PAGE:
Am with you on increasing UK manufacturing. But the trend over 40 years is to raise the cost of labour in the UK and make home industry uncompetitive. Funny, not a lot of people know this: FD and the FDE have played a part in that but VAT has not.

    The US, I believe, use trade tariffs and taxes to protect their steel industry. I wonder how much revenue is produced? I guess again the Germans and some other European countries would not like us to restrict their steel in favour of ours.

    .........

    Yes! Good point ... but many things coming into Britain by the cargo ship load would not affect our UK cost base if properly tariffed ... and many things which we import at inflated prices ... we could make ourselves ... if the subsidised or export tariff inflated product was made more expensive as giving a better margin to British manufacturing with the glimpse of margins on products for sale in the domestic GB economy ... e.g. millions and billions of mercury poisonous imported inferior quality light bulbs

    We need to develop our own economic 'Tai Chi' ... and put a bit of 'yang' in our 'ying' (something like that)!

    TTH is not intended to give perfect price matching or price advantage over imports... it is meant to give British people jobs in Britain that do not exist at the moment ... this may create some supply anomolies with some products ... but there are no risk free options available to the UK with our stagnating 'grey' economy ... and arguably doing next to nothing carries the highest possible economic risk of all ... to the bulk of the British population.

  • Comment number 100.

    91. At 12:26pm on 14 Mar 2011, Up2snuff wrote:

    re #84
    Too right!
    Hopefully, you were able to read between the lines and realise what I was suggesting as an interesting example of government and greed.
    If not, let me know.
    Any thoughts?
    ~~~~~~~~~~~~
    Licence to steal? Or MP's expenses? Sorry, you've lost me on the details. Never mind.

    On the matter of the trend over 40 years is to raise the cost of labour in the UK and make home industry uncompetitive. Funny, not a lot of people know this: FD and the FDE have played a part in that but VAT has not.

    Its true...if I have to pay more for fuel, I require a bigger salary. If it costs more to shift the product, I have to charge higher prices. So customers have to have higher wages to be able to afford the product.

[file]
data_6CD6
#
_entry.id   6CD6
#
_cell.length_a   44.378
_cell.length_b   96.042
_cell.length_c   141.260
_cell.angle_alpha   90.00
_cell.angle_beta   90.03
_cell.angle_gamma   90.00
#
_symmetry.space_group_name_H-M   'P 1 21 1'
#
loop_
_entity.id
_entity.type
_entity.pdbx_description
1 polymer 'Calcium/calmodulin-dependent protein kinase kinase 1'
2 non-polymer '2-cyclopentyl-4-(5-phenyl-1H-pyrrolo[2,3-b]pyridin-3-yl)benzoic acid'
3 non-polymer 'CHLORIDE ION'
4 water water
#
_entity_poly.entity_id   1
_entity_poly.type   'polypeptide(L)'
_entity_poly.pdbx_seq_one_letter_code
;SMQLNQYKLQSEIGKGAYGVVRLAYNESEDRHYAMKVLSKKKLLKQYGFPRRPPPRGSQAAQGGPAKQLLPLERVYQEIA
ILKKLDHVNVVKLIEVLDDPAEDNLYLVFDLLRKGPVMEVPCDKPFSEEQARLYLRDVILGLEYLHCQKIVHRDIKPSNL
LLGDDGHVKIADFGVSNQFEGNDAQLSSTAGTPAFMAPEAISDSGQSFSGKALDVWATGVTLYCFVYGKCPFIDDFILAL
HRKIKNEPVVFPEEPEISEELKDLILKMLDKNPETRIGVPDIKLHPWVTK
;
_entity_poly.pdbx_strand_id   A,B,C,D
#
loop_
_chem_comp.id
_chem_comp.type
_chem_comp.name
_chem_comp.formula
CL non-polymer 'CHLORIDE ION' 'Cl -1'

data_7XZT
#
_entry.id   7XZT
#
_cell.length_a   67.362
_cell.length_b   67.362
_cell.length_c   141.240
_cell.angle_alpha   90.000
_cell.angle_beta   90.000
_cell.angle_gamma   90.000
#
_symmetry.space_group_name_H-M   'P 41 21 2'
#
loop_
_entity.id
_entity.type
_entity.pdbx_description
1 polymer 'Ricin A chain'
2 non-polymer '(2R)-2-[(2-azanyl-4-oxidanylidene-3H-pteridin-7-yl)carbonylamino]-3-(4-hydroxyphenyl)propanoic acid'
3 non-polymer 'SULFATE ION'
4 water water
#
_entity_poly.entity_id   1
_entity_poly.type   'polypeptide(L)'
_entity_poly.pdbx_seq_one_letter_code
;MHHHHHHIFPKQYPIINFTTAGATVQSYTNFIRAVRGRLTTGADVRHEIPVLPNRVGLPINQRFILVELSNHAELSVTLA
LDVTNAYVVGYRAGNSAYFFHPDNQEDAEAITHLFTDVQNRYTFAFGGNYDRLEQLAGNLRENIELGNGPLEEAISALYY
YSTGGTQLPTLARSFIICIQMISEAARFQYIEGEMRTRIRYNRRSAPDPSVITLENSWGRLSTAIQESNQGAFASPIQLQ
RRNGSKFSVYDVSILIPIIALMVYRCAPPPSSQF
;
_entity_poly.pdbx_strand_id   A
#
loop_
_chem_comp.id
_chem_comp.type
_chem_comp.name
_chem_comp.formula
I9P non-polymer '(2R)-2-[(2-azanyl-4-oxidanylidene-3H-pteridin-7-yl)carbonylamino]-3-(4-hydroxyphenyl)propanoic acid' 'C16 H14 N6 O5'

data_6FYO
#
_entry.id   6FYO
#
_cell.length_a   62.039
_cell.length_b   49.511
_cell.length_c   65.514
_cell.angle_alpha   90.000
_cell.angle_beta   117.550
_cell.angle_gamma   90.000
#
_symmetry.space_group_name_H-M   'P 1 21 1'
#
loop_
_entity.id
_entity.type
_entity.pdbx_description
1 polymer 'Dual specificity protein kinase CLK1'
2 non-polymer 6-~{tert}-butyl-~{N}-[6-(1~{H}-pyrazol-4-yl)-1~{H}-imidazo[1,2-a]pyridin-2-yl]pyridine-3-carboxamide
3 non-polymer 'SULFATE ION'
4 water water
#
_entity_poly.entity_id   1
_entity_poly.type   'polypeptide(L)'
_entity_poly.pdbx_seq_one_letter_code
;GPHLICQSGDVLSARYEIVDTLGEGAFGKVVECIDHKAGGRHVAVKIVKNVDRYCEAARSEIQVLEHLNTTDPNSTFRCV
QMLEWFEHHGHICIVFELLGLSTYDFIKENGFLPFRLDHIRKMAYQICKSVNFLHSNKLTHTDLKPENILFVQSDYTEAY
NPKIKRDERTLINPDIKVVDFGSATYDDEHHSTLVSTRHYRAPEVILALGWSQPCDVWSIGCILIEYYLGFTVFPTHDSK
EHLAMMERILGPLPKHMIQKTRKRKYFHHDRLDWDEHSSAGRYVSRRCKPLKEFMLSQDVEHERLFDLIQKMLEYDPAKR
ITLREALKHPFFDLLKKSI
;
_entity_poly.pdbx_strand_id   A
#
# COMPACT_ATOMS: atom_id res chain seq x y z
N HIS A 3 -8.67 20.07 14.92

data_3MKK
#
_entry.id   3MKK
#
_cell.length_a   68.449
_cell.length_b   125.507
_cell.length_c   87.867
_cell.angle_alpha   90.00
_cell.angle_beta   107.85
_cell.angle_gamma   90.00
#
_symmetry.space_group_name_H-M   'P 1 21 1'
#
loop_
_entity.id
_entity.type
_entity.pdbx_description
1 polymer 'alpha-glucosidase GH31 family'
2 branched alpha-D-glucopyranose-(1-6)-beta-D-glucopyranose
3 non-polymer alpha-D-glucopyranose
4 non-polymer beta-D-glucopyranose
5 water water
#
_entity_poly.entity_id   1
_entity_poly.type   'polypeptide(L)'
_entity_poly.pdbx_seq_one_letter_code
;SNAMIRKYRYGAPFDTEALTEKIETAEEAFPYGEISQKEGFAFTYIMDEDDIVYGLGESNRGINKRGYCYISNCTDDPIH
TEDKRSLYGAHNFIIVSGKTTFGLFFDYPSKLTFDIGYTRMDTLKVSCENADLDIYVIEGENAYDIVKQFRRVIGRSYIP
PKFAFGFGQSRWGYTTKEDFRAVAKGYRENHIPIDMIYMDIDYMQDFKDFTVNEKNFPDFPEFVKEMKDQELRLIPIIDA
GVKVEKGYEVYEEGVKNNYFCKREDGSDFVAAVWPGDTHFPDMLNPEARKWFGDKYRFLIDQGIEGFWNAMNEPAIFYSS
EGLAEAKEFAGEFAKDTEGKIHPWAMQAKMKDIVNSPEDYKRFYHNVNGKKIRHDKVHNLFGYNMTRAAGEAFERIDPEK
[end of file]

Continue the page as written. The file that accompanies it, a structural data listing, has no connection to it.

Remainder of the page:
i.e. Industry loses at both ends (costs AND prices) and you can add VAT on top of any tax rise. FD and FDE sucks. Used to be a principle of appeal in tax law about "double taxation". Wonder what happened to that?
    ~~~~~~~~~~~~~~
    But mushroom still thinks the biggest cost to any company is the wage bill, which is currently at least 30% higher than it needs to be because of PAYE and NI. (And another 20% higher than it needs to be because of employment law and HSE regulations.)

    And also thinks that the discrepancy between what companies can offset against profit for tax, and what employees can, sticks in the craw of every working joe in the UK.

    If the LibDems did what they promised pre-election and raised the personal allowance to the same as the minimum wage, low-earning people would have more to spend and it wouldn't cost their employers a bean. It would also shift the balance of profitability from "low employee-count" businesses like web-selling of financial products to higher employee-count businesses like growing, making and mending. (i.e. wealth generators.)

    It also would be seen as an attempt to address the "we're all in this together" issue. If the moneylenders can cream off the top, why shouldn't the little people get some of the surplus in their take-home pay?

    Anyway, the next blog is about Japan, and I won't be commenting in that one.

    Be careful etc.